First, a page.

This white grape has been associated with Valais for 400 years and is now firmly established in the viticultural landscape of the Rhône Valley.
A monument to wine from Valais
Whether vinified dry, as a “Flétri” with a delicate residual sweetness or botrytized, Petite Arvine wines are among the best Valais has to offer. The variety was first mentioned in Valais as far back as 1602. The name probably derives from the Arve river, along the valley of which the variety may have first arrived in Valais. The grape began to be called “Petite” in the 19th century in order to distinguish it from Arvine Grande, a variety now no longer cultivated.
Petite Arvine – the diva
This grape is a real diva. Late to ripen, it demands the best growing sites, hates rich soils and does not cope well with dry conditions. However, when climate and terroir meet its exacting demands, Petite Arvine can develop outstanding characteristics. The fresh, lively wines with notes of citrus, grapefruit and rhubarb and a fine, salty minerality in the finish are a hit both in Switzerland and abroad. No wonder then that the hectarage of Petite Arvine vines has quadrupled since the 1990s. Petite Arvine grapes are currently planted on around 160 hectares in Valais. This variety is also popular in other cantons, with small plantings in Geneva, Vaud and Ticino. Petite Arvine is also grown in the Aosta Valley in Italy.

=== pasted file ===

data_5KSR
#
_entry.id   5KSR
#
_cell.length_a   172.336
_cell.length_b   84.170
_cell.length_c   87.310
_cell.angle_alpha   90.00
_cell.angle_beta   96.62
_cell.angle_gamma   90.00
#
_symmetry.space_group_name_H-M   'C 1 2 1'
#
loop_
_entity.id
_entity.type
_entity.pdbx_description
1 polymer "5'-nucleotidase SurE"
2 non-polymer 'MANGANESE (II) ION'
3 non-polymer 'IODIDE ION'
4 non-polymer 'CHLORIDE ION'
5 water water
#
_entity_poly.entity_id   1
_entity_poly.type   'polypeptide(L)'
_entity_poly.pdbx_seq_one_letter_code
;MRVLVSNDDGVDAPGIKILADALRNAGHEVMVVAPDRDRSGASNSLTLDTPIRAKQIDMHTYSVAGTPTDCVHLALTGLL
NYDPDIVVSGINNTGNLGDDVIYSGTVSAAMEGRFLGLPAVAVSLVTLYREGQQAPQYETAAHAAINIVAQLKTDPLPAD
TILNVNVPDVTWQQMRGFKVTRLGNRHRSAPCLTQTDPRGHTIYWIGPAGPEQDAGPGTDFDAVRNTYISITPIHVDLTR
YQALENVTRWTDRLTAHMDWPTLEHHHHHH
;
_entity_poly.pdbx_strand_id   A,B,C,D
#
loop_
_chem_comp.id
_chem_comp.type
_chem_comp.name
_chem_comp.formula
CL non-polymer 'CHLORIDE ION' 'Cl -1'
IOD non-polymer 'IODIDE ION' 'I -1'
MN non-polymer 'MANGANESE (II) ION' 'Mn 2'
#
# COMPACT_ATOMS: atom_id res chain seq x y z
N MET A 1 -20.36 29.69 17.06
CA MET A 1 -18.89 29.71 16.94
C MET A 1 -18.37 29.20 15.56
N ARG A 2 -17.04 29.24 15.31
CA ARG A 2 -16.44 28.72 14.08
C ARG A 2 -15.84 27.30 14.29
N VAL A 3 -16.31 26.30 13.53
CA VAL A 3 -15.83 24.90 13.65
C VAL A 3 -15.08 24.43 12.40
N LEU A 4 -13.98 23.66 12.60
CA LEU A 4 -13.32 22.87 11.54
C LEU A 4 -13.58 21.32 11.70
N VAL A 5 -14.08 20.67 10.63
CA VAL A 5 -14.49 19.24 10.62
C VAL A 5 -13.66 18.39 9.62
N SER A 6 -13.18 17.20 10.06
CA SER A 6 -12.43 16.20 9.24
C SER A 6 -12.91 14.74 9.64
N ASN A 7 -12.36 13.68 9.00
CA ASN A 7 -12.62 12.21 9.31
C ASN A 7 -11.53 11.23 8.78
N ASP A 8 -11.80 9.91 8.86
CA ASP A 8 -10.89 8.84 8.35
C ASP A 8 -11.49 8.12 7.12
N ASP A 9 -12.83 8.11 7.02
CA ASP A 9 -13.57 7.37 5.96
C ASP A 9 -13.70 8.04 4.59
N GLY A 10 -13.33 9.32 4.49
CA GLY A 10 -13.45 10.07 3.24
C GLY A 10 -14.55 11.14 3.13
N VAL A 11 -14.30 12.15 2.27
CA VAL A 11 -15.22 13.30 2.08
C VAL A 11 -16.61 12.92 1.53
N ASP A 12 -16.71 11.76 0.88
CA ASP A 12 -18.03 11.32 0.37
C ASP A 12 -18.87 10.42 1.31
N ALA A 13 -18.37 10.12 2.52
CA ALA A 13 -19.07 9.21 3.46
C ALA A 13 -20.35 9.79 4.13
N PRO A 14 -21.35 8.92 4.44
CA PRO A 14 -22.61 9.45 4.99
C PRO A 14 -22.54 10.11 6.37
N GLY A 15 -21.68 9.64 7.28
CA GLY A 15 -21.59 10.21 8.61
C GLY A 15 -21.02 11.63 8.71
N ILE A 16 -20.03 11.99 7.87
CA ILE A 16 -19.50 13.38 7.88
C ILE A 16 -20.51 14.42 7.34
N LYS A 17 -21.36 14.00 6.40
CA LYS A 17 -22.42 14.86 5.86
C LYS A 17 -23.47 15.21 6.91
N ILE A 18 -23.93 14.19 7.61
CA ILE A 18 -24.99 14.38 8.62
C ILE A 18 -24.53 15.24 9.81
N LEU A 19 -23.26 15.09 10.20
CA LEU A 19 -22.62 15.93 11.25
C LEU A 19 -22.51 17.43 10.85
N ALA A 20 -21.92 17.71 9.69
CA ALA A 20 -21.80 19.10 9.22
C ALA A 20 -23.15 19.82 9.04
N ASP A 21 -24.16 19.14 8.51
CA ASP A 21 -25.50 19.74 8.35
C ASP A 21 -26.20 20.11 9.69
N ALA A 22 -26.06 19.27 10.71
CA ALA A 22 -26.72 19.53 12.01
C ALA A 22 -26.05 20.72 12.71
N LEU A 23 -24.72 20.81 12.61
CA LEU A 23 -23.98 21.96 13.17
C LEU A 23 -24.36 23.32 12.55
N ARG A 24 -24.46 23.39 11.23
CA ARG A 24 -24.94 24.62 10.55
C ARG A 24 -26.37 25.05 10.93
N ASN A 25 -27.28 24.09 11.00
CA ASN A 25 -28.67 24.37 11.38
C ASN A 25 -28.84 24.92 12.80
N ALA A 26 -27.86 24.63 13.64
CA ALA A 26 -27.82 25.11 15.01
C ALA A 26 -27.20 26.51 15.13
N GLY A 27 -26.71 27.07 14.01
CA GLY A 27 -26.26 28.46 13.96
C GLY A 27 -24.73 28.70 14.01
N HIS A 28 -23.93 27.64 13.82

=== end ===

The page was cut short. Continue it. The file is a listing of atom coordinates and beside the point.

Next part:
Good quality wines with high must weights can also be barrique-aged, adding an entirely new dimension to the wine alongside delicate notes of toasted oak. The wines have a very good ageing potential. Grapes that are allowed to overripen on the vine and shrivel can be vinified as Flétri styles. This classic Swiss sweet wine is also vinified from other grape varieties such as Amigne, Pinot gris and Silvaner. A Petite Arvine makes an excellent accompaniment to freshwater fish, poultry and soft cheeses. This sweet white wine from Valais is also great for drinking with raclette and harmonizes brilliantly with blue-veined cheeses.